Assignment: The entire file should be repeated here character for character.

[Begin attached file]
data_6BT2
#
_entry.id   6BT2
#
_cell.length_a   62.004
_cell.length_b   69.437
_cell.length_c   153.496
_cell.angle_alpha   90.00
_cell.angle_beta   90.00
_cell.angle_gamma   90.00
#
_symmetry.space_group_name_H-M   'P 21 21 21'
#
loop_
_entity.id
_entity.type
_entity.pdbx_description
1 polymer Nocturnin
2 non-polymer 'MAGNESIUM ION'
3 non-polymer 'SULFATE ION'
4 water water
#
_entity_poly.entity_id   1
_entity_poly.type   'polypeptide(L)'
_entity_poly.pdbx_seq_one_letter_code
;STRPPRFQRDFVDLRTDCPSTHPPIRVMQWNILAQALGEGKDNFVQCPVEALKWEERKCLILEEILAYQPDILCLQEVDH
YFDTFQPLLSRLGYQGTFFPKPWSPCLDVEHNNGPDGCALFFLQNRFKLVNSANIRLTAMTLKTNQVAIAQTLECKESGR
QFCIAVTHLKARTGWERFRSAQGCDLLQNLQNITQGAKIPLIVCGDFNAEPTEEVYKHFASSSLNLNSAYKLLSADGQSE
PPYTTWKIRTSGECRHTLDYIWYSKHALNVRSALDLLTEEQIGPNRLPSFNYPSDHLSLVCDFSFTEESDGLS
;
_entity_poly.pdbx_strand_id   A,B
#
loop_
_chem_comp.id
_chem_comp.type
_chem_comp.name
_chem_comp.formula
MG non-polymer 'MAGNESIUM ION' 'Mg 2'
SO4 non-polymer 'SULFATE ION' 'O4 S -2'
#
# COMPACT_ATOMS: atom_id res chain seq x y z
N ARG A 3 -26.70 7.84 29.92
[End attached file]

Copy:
data_6BT2
#
_entry.id   6BT2
#
_cell.length_a   62.004
_cell.length_b   69.437
_cell.length_c   153.496
_cell.angle_alpha   90.00
_cell.angle_beta   90.00
_cell.angle_gamma   90.00
#
_symmetry.space_group_name_H-M   'P 21 21 21'
#
loop_
_entity.id
_entity.type
_entity.pdbx_description
1 polymer Nocturnin
2 non-polymer 'MAGNESIUM ION'
3 non-polymer 'SULFATE ION'
4 water water
#
_entity_poly.entity_id   1
_entity_poly.type   'polypeptide(L)'
_entity_poly.pdbx_seq_one_letter_code
;STRPPRFQRDFVDLRTDCPSTHPPIRVMQWNILAQALGEGKDNFVQCPVEALKWEERKCLILEEILAYQPDILCLQEVDH
YFDTFQPLLSRLGYQGTFFPKPWSPCLDVEHNNGPDGCALFFLQNRFKLVNSANIRLTAMTLKTNQVAIAQTLECKESGR
QFCIAVTHLKARTGWERFRSAQGCDLLQNLQNITQGAKIPLIVCGDFNAEPTEEVYKHFASSSLNLNSAYKLLSADGQSE
PPYTTWKIRTSGECRHTLDYIWYSKHALNVRSALDLLTEEQIGPNRLPSFNYPSDHLSLVCDFSFTEESDGLS
;
_entity_poly.pdbx_strand_id   A,B
#
loop_
_chem_comp.id
_chem_comp.type
_chem_comp.name
_chem_comp.formula
MG non-polymer 'MAGNESIUM ION' 'Mg 2'
SO4 non-polymer 'SULFATE ION' 'O4 S -2'
#
# COMPACT_ATOMS: atom_id res chain seq x y z
N ARG A 3 -26.70 7.84 29.92